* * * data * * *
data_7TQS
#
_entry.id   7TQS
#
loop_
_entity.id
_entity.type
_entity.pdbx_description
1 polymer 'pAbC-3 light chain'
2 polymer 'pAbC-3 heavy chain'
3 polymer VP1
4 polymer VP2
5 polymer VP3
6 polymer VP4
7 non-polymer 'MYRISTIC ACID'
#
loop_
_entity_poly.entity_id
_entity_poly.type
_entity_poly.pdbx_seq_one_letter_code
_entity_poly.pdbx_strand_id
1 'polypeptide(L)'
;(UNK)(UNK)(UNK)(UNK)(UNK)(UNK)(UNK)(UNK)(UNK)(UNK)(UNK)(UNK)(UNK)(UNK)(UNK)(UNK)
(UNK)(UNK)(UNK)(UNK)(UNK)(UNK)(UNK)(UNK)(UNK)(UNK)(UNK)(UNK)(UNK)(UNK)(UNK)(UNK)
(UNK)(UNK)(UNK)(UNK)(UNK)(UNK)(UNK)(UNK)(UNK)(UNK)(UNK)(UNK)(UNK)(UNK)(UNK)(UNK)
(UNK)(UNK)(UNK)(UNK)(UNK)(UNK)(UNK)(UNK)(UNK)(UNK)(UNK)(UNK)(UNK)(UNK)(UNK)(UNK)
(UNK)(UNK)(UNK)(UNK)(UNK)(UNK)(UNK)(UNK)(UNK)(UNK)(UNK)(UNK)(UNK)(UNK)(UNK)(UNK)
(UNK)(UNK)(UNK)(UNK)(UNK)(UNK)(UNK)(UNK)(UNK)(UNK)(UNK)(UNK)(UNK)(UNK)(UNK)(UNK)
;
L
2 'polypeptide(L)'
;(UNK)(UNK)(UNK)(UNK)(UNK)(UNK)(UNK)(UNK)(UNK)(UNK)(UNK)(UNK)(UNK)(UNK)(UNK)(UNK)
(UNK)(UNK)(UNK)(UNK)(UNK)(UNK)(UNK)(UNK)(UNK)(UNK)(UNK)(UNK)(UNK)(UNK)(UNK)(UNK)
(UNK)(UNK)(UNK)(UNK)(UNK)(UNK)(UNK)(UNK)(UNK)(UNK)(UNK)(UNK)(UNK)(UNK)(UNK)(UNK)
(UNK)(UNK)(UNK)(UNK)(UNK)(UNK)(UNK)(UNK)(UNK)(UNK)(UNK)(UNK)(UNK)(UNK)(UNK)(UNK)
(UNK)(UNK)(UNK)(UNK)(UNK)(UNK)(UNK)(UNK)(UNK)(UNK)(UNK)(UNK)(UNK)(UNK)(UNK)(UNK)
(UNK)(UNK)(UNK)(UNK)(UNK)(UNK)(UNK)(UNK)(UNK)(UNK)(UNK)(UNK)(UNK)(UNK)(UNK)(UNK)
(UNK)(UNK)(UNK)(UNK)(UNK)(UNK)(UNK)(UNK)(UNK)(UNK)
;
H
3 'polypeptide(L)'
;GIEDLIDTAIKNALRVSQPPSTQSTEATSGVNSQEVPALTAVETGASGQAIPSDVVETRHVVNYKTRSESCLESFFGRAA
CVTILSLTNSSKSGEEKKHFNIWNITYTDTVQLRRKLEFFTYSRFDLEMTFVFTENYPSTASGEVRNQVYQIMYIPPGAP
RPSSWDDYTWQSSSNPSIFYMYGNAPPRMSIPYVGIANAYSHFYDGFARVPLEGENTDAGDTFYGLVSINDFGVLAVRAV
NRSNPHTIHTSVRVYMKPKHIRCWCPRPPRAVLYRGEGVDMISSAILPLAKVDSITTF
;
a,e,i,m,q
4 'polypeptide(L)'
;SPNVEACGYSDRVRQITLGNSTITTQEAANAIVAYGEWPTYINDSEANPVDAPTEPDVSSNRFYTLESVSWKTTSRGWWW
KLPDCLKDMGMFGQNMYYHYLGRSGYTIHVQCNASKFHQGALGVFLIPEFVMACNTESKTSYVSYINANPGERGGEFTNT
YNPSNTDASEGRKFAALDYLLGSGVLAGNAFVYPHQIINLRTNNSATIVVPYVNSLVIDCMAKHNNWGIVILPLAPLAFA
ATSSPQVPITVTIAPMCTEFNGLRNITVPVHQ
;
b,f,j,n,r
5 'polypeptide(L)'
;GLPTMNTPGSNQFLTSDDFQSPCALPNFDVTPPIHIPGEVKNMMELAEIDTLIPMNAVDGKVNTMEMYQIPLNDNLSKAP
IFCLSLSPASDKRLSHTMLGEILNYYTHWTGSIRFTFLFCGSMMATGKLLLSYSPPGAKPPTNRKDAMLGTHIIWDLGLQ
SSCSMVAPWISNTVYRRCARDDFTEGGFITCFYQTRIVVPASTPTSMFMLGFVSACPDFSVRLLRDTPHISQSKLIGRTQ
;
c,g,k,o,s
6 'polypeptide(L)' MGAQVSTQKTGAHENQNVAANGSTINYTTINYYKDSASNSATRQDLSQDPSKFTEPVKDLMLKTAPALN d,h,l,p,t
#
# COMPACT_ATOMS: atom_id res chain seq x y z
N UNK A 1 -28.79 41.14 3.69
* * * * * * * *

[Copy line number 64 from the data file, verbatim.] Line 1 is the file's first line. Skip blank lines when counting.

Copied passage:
N UNK A 1 -28.79 41.14 3.69